It is common to speak at least twice as much as we listen.
It’s easy to get so caught up explaining something that we fail to stop and consider what the other person might think or feel.
On the other hand, an empathetic person listens first and speaks after carefully considering what they’ve heard.
At Mindmaven, we encourage empathetic listening with each other and all our clients.
Here are five steps you can take to become a better listener and develop empathy in communication:
- Commit your undivided attention to the conversation. That means no cell phones, tablets, or computers. Maintain steady eye contact and respond with cues.
- Let the speaker actually speak. Give them the time they need to finish their thoughts and avoid interrupting them. Silence is a great way to hold space for the other person.
- Summarize your understanding. Once the speaker has finished talking, summarize your account back to them. Then ask, “Have I understood this correctly?”
- Ask insightful, relevant, and nonjudgmental questions. Tap into your natural curiosity to understand the other person’s perspectives, thoughts, and feelings.
- Allow the other person to vent. When someone’s having troubles, they may be emotionally flustered. That’s okay. Give them the space to feel that. Let them talk from their heart and share how they feel; often, this will lead to them discovering their own solutions.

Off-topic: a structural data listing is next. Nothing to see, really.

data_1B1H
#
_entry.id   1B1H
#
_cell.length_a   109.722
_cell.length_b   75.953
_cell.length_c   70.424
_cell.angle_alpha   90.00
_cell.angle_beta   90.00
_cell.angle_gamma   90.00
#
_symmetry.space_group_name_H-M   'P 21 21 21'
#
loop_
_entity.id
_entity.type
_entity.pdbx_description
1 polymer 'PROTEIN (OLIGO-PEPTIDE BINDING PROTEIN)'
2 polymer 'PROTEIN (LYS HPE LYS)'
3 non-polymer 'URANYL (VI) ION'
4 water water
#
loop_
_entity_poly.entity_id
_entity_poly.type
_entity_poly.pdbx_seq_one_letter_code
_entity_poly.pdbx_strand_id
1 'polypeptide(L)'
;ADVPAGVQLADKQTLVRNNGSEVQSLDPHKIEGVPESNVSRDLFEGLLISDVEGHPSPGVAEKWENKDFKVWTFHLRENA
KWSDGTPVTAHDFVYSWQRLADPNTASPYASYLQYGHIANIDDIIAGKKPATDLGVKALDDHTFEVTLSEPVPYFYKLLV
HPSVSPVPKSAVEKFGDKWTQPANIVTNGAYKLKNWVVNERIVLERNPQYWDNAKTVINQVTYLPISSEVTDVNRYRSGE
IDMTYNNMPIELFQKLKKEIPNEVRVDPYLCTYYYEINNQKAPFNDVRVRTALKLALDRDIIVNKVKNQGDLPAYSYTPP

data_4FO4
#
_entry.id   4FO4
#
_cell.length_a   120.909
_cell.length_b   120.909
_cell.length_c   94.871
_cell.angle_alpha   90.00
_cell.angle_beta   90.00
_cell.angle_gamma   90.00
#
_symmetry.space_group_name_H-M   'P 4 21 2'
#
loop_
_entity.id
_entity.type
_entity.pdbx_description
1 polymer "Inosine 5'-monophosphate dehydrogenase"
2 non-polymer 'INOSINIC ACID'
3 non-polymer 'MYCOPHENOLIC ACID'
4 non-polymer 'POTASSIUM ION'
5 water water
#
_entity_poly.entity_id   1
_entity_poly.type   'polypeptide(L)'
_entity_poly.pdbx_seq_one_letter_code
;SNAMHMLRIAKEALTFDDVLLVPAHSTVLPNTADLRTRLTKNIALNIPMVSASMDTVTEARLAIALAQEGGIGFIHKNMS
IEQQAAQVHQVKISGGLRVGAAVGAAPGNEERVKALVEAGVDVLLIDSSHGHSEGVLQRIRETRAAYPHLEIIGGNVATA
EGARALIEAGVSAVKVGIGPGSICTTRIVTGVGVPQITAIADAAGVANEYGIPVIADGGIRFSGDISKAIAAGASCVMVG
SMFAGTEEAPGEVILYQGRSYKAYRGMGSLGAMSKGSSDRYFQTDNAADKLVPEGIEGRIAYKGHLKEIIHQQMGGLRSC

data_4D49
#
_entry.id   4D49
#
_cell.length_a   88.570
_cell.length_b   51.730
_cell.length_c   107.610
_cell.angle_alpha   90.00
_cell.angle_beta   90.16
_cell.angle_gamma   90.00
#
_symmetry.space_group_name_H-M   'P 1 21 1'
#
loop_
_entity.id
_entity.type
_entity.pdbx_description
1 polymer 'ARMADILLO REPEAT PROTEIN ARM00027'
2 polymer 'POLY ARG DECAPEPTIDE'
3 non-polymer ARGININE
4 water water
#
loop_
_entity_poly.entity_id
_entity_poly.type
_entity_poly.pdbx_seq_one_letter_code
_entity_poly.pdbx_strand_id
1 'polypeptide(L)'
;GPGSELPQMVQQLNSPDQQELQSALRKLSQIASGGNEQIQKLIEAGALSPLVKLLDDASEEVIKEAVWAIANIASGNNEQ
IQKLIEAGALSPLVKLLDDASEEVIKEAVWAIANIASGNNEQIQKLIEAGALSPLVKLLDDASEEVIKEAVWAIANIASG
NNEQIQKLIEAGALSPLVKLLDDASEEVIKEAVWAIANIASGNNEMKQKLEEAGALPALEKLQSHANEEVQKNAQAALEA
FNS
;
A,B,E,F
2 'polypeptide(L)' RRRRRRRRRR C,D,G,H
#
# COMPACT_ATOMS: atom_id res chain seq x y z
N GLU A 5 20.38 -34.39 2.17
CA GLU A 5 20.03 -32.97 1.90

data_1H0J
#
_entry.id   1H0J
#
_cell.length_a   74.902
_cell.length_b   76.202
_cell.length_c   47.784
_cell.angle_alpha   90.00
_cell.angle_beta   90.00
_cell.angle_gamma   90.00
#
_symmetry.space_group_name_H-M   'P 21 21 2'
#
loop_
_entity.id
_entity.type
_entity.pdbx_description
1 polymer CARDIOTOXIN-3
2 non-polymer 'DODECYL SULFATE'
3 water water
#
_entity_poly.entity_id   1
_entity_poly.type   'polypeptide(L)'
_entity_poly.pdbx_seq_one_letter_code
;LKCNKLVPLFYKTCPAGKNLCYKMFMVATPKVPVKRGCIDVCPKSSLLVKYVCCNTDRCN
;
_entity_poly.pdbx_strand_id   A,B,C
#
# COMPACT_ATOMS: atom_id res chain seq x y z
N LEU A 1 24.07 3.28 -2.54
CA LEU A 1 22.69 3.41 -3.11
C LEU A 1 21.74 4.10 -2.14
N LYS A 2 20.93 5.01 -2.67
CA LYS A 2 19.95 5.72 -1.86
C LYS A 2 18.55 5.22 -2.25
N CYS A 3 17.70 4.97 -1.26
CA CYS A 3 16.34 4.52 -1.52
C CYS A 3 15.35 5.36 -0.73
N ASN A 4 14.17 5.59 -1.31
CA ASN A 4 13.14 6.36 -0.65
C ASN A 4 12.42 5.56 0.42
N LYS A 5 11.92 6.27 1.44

Although people often uncover solutions while talking with an empathetic person, they can attribute that solution to the empathizer.
How you make someone feel—safe, heard, understood, or validated—will stay with them long after the conversation ends.
To learn more about the art of active listening, check out Could You Say That Again? 5 Tips to Build Better Relationships Through Active Listening.
Tip #2: Express Your Perspective
After you’ve heard the other person out, you’re in an excellent position to express empathy by voicing how you’d feel in that same situation.
- “I imagine that must feel awful.”
- “You are doing so well in this difficult situation. I wouldn’t know what to do.”
- “It’s hard for me to imagine how that must feel; I feel sad just thinking about it.”
These comments are great empathy examples to show you understand how the other person feels. However, it’s vital that these empathy exercises must be genuine.
Try to imagine exactly what the other person is going through to take an empathetic approach.
Put yourself in their shoes, experience the moment as if it were happening to you, and let your emotions guide you.
Once you feel those emotions, voice them. More often than not, your emotional response will be very similar to theirs. This can help the other person to feel understood and heard, leading to a greater sense of connection between you both.
Tip #3: Be Vulnerable
Too many professional conversations stay in emotional “safe zones.”
We fear vulnerability because we worry others may perceive us as foolish or weak. Brené Brown—a brilliant woman at the forefront of vulnerability research—disagrees. Brown says that vulnerability actually helps us connect with others because it communicates that we’re human, complete with our own weaknesses, hurts, and fears. This creates a feeling of “sameness” that gives the other person something to connect to.
Don’t be afraid to ask for help and show vulnerability, as this often leads to a greater sense of connection and relation.